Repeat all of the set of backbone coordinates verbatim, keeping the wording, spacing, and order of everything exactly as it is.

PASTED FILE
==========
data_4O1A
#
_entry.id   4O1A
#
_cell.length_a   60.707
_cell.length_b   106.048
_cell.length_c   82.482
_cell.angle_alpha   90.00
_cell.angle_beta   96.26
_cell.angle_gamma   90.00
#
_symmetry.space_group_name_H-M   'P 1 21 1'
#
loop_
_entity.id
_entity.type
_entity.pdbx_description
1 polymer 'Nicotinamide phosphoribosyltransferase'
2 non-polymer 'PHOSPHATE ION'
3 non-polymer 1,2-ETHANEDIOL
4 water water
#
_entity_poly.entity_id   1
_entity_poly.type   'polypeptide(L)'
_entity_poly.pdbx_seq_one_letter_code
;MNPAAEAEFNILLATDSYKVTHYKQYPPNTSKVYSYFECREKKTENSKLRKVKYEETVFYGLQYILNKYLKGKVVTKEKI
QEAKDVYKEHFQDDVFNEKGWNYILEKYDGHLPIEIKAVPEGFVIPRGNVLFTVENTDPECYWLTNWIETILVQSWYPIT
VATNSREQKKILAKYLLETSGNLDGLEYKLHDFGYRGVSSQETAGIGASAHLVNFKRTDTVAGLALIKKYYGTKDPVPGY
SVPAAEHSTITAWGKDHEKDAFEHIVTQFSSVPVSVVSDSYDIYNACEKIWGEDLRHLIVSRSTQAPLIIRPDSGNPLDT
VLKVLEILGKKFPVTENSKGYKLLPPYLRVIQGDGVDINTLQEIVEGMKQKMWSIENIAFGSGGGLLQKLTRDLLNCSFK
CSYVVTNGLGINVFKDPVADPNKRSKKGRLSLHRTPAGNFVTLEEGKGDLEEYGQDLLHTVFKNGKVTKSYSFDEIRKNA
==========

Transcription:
data_4O1A
#
_entry.id   4O1A
#
_cell.length_a   60.707
_cell.length_b   106.048
_cell.length_c   82.482
_cell.angle_alpha   90.00
_cell.angle_beta   96.26
_cell.angle_gamma   90.00
#
_symmetry.space_group_name_H-M   'P 1 21 1'
#
loop_
_entity.id
_entity.type
_entity.pdbx_description
1 polymer 'Nicotinamide phosphoribosyltransferase'
2 non-polymer 'PHOSPHATE ION'
3 non-polymer 1,2-ETHANEDIOL
4 water water
#
_entity_poly.entity_id   1
_entity_poly.type   'polypeptide(L)'
_entity_poly.pdbx_seq_one_letter_code
;MNPAAEAEFNILLATDSYKVTHYKQYPPNTSKVYSYFECREKKTENSKLRKVKYEETVFYGLQYILNKYLKGKVVTKEKI
QEAKDVYKEHFQDDVFNEKGWNYILEKYDGHLPIEIKAVPEGFVIPRGNVLFTVENTDPECYWLTNWIETILVQSWYPIT
VATNSREQKKILAKYLLETSGNLDGLEYKLHDFGYRGVSSQETAGIGASAHLVNFKRTDTVAGLALIKKYYGTKDPVPGY
SVPAAEHSTITAWGKDHEKDAFEHIVTQFSSVPVSVVSDSYDIYNACEKIWGEDLRHLIVSRSTQAPLIIRPDSGNPLDT
VLKVLEILGKKFPVTENSKGYKLLPPYLRVIQGDGVDINTLQEIVEGMKQKMWSIENIAFGSGGGLLQKLTRDLLNCSFK
CSYVVTNGLGINVFKDPVADPNKRSKKGRLSLHRTPAGNFVTLEEGKGDLEEYGQDLLHTVFKNGKVTKSYSFDEIRKNA